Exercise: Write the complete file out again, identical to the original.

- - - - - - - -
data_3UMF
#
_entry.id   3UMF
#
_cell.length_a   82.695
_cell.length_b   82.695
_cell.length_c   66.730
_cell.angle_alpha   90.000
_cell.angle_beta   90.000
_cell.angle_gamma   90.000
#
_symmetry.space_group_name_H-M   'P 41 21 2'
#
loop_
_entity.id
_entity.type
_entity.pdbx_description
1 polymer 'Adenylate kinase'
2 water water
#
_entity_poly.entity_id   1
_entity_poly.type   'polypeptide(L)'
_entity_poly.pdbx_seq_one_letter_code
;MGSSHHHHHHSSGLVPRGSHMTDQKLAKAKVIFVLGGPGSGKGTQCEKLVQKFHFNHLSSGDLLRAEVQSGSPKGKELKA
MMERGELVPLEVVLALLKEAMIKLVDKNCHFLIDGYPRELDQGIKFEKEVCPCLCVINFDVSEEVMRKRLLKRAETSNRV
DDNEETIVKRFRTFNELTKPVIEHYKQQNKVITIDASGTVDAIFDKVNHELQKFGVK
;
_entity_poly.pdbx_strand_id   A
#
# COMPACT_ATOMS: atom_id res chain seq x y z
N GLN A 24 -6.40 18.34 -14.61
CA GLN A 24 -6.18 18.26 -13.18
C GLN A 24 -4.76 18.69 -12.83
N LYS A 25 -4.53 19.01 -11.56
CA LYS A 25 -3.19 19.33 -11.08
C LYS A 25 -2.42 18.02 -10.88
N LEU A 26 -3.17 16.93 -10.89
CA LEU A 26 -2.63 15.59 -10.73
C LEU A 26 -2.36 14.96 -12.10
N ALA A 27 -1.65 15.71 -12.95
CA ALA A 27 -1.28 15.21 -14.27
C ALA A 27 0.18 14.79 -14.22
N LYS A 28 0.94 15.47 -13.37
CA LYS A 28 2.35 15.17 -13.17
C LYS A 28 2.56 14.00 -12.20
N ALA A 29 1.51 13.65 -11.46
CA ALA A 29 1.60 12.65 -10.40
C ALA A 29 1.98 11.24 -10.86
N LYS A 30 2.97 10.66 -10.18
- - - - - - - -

data_3UMF
#
_entry.id   3UMF
#
_cell.length_a   82.695
_cell.length_b   82.695
_cell.length_c   66.730
_cell.angle_alpha   90.000
_cell.angle_beta   90.000
_cell.angle_gamma   90.000
#
_symmetry.space_group_name_H-M   'P 41 21 2'
#
loop_
_entity.id
_entity.type
_entity.pdbx_description
1 polymer 'Adenylate kinase'
2 water water
#
_entity_poly.entity_id   1
_entity_poly.type   'polypeptide(L)'
_entity_poly.pdbx_seq_one_letter_code
;MGSSHHHHHHSSGLVPRGSHMTDQKLAKAKVIFVLGGPGSGKGTQCEKLVQKFHFNHLSSGDLLRAEVQSGSPKGKELKA
MMERGELVPLEVVLALLKEAMIKLVDKNCHFLIDGYPRELDQGIKFEKEVCPCLCVINFDVSEEVMRKRLLKRAETSNRV
DDNEETIVKRFRTFNELTKPVIEHYKQQNKVITIDASGTVDAIFDKVNHELQKFGVK
;
_entity_poly.pdbx_strand_id   A
#
# COMPACT_ATOMS: atom_id res chain seq x y z
N GLN A 24 -6.40 18.34 -14.61
CA GLN A 24 -6.18 18.26 -13.18
C GLN A 24 -4.76 18.69 -12.83
N LYS A 25 -4.53 19.01 -11.56
CA LYS A 25 -3.19 19.33 -11.08
C LYS A 25 -2.42 18.02 -10.88
N LEU A 26 -3.17 16.93 -10.89
CA LEU A 26 -2.63 15.59 -10.73
C LEU A 26 -2.36 14.96 -12.10
N ALA A 27 -1.65 15.71 -12.95
CA ALA A 27 -1.28 15.21 -14.27
C ALA A 27 0.18 14.79 -14.22
N LYS A 28 0.94 15.47 -13.37
CA LYS A 28 2.35 15.17 -13.17
C LYS A 28 2.56 14.00 -12.20
N ALA A 29 1.51 13.65 -11.46
CA ALA A 29 1.60 12.65 -10.40
C ALA A 29 1.98 11.24 -10.86
N LYS A 30 2.97 10.66 -10.18